The cashier holds a big ring of keys,
standing looking hopeful. I'm going.
On the street it's quiet, not too cold.
I'm out of it when the movie window shuts,
lowering a little board over the glass mousehole
where you reach in with money
and the light cuts your arm at the wrist.
Now the crowd is locked in for the show.
The manager who sells tickets
has gone inside to be with them.
The Lamplighter Bar
has two orange-pineapple lights over the door
and on the back wall the stuffed
head of a deer, antlers five points,
wears an Easter lily up his nose.
The traffic light
directs a single car to stop, then go.
This is the republic at peace, this is what
all the fuss was about, to make the world safe
for; now nothing is happening, you can relax.
Far from oceans, from cities,
far from any border, nothing can touch it.
Beyond this street the streets do not have lights.
They know their way.
Is shut out on a balcony above the street.
He is a prisoner among us, crying
The awful boredom of observation, the unending
Hours of afternoon empty to a creature
Of smell and chase. His poor eyes see shadows
Pass below; they are unsatisfactory.
Voices come from nowhere. They do not hear him.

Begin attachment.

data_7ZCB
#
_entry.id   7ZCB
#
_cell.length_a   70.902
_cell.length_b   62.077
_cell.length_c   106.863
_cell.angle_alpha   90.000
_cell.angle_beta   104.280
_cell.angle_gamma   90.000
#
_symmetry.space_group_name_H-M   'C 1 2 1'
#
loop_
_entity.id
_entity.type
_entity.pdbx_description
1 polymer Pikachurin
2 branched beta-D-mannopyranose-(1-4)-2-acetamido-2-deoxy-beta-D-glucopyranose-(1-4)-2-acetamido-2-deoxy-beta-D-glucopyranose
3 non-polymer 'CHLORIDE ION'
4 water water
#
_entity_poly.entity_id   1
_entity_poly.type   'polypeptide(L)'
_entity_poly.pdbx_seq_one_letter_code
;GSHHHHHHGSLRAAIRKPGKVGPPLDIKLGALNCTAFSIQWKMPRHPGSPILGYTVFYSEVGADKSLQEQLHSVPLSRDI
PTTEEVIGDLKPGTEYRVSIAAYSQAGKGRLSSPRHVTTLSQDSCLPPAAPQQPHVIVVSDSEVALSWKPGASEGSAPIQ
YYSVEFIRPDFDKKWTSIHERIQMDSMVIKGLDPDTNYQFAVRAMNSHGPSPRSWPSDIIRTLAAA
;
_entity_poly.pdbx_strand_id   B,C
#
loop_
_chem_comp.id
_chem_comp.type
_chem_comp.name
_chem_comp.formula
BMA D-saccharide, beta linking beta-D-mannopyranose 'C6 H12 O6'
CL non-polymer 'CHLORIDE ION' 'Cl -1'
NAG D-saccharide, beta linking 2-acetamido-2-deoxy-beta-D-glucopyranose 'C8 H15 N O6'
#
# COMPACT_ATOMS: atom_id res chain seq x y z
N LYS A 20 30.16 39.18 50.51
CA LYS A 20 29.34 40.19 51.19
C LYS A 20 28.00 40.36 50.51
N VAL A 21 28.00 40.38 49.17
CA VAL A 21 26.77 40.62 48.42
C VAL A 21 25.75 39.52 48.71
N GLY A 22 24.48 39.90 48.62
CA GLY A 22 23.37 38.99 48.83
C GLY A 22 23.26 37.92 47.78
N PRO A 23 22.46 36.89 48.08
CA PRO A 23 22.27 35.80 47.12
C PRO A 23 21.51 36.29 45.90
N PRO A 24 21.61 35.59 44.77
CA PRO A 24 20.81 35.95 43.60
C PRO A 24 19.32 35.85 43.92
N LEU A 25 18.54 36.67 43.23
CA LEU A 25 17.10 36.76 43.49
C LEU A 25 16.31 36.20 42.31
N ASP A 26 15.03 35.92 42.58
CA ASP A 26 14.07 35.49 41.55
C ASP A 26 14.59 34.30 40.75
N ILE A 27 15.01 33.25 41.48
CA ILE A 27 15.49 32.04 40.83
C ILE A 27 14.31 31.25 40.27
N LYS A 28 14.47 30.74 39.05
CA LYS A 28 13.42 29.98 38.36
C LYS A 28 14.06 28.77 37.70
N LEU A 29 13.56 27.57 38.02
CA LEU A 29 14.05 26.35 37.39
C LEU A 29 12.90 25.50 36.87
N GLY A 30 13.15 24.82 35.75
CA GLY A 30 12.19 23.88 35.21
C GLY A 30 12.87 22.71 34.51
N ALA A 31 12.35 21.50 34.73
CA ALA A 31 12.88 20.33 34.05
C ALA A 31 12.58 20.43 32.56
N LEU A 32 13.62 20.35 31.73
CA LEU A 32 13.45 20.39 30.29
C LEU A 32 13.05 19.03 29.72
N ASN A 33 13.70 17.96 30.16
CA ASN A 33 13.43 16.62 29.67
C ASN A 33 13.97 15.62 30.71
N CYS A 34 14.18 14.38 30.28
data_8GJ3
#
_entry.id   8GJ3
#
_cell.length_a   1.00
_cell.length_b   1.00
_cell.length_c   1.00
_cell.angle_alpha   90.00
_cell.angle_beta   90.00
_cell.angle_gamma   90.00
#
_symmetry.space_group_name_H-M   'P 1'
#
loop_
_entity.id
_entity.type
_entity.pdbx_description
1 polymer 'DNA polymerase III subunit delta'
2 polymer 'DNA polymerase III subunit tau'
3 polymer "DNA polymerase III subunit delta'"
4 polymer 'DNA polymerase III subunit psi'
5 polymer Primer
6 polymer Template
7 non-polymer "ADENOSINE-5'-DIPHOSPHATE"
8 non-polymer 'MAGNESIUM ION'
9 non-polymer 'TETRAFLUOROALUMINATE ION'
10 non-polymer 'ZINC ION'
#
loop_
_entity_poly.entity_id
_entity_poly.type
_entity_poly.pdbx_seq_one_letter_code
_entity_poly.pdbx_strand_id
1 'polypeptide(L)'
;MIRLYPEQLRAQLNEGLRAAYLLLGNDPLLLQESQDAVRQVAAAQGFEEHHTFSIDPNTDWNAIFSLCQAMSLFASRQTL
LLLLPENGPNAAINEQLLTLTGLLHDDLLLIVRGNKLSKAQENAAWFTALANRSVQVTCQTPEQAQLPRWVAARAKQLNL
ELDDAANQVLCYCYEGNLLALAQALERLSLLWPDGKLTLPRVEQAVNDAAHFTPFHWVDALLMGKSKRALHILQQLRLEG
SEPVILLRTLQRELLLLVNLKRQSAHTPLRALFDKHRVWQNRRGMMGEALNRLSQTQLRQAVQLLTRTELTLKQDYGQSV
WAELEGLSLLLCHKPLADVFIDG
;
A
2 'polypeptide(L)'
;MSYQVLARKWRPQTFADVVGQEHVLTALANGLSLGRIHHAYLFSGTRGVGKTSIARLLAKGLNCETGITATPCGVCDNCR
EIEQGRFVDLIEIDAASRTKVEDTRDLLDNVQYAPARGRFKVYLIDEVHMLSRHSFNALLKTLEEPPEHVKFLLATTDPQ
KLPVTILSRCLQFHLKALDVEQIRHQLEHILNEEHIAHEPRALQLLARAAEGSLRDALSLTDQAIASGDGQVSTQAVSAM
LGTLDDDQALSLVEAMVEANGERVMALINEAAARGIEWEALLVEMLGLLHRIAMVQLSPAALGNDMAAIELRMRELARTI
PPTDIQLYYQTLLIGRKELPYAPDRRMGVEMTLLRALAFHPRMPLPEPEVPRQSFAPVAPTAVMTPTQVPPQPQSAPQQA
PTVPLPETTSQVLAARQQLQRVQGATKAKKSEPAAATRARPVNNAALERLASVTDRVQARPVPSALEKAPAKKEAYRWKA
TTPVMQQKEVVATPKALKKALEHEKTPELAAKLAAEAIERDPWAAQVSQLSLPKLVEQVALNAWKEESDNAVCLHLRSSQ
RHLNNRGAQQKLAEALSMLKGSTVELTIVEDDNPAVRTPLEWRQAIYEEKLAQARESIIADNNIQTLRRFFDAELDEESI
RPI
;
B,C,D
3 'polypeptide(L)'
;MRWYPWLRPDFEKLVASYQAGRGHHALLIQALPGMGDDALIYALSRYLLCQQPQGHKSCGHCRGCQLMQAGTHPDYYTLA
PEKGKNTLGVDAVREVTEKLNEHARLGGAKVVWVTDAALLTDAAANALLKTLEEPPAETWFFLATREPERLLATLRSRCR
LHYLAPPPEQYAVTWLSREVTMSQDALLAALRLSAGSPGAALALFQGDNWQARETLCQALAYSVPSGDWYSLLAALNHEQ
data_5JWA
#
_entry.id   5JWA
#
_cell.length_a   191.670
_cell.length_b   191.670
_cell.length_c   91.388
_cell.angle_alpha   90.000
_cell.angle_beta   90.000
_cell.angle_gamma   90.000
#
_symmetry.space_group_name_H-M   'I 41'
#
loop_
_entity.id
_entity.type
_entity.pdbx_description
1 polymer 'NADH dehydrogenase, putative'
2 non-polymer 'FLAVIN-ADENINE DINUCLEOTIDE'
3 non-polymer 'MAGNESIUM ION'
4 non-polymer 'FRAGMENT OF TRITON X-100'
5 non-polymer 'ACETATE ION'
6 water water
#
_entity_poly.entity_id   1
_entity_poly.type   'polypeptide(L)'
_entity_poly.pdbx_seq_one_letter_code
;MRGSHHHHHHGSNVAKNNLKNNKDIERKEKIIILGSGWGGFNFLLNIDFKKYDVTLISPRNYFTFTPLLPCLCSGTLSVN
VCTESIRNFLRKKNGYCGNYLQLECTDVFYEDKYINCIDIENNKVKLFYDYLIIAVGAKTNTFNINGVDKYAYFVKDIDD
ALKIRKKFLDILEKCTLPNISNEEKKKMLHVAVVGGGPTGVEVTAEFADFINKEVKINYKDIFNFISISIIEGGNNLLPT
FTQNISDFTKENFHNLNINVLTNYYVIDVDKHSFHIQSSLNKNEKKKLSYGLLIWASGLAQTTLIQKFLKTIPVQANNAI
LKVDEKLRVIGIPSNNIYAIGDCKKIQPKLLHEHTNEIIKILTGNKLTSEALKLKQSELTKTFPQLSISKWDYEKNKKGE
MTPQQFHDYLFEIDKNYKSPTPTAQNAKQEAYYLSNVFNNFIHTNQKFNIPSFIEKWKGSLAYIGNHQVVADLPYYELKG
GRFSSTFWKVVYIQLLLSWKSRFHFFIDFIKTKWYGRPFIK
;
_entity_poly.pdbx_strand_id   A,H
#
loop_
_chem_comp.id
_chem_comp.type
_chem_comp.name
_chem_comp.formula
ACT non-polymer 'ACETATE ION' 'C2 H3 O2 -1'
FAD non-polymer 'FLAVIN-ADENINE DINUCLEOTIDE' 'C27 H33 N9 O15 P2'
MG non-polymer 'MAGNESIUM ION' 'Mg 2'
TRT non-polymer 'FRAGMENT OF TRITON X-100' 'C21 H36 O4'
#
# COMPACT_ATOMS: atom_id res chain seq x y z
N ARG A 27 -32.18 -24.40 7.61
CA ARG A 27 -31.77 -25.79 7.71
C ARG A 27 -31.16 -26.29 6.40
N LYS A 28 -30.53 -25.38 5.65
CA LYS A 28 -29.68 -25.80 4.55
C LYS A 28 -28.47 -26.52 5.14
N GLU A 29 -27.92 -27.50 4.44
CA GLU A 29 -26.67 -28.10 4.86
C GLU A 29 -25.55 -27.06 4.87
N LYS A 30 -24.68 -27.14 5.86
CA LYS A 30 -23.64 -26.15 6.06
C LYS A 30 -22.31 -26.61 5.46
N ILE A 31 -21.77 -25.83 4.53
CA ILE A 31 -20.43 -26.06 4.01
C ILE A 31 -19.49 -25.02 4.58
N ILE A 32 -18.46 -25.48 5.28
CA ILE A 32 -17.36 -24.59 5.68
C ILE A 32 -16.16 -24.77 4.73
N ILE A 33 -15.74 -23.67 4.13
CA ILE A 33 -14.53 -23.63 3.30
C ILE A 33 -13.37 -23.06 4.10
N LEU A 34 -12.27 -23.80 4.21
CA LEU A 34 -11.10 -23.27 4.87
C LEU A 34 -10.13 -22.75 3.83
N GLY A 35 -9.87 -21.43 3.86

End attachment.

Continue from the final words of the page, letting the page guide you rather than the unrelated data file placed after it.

Why does he live? He tries to howl but sound
Flattens in a bred-thin throat. Whoever owns him
Consigns him to nothing when they go away.
Across the street, I hear the constant sound of nothing
Lashing him. He gives up, and then gives up
Giving up, and cries again. Desire
Won't let him alone: to be with the world
Beyond him, to move among things and creatures,
To be where we are passing and meeting. But he is not
One of us; it is not his world. He wears a collar
And prances unnaturally along a fence, pressing
The edge, walking upright begging, and is refused,
Put out, tied up, and kept.
"The Place of Beautiful Trees" first appeared in AGNI
and "Passing Through Hometown" first appeared in
The Kenyon Review.
Originally published in the January-February 1993 issue of Boston Review